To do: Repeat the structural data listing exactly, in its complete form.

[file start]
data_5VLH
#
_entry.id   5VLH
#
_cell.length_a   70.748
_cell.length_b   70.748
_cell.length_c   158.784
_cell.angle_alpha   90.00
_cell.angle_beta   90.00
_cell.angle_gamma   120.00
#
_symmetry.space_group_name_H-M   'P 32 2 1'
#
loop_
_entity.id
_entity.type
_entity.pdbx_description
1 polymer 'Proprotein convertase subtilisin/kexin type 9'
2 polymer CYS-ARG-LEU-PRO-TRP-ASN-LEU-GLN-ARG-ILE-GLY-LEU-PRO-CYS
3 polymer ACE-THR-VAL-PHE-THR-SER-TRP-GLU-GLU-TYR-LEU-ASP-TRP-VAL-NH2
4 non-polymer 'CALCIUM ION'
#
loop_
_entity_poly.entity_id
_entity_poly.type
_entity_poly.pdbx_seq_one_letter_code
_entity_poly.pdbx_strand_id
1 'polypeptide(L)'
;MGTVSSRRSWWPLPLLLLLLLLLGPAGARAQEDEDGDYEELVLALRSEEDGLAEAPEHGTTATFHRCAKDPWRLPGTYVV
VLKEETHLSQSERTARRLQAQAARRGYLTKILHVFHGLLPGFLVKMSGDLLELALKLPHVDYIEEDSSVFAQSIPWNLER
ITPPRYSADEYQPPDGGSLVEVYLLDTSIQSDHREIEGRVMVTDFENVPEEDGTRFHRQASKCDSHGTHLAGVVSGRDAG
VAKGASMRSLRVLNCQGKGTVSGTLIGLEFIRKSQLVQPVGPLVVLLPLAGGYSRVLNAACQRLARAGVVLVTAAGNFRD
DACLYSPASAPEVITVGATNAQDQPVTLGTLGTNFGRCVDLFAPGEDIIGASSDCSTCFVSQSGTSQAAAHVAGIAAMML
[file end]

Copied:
data_5VLH
#
_entry.id   5VLH
#
_cell.length_a   70.748
_cell.length_b   70.748
_cell.length_c   158.784
_cell.angle_alpha   90.00
_cell.angle_beta   90.00
_cell.angle_gamma   120.00
#
_symmetry.space_group_name_H-M   'P 32 2 1'
#
loop_
_entity.id
_entity.type
_entity.pdbx_description
1 polymer 'Proprotein convertase subtilisin/kexin type 9'
2 polymer CYS-ARG-LEU-PRO-TRP-ASN-LEU-GLN-ARG-ILE-GLY-LEU-PRO-CYS
3 polymer ACE-THR-VAL-PHE-THR-SER-TRP-GLU-GLU-TYR-LEU-ASP-TRP-VAL-NH2
4 non-polymer 'CALCIUM ION'
#
loop_
_entity_poly.entity_id
_entity_poly.type
_entity_poly.pdbx_seq_one_letter_code
_entity_poly.pdbx_strand_id
1 'polypeptide(L)'
;MGTVSSRRSWWPLPLLLLLLLLLGPAGARAQEDEDGDYEELVLALRSEEDGLAEAPEHGTTATFHRCAKDPWRLPGTYVV
VLKEETHLSQSERTARRLQAQAARRGYLTKILHVFHGLLPGFLVKMSGDLLELALKLPHVDYIEEDSSVFAQSIPWNLER
ITPPRYSADEYQPPDGGSLVEVYLLDTSIQSDHREIEGRVMVTDFENVPEEDGTRFHRQASKCDSHGTHLAGVVSGRDAG
VAKGASMRSLRVLNCQGKGTVSGTLIGLEFIRKSQLVQPVGPLVVLLPLAGGYSRVLNAACQRLARAGVVLVTAAGNFRD
DACLYSPASAPEVITVGATNAQDQPVTLGTLGTNFGRCVDLFAPGEDIIGASSDCSTCFVSQSGTSQAAAHVAGIAAMML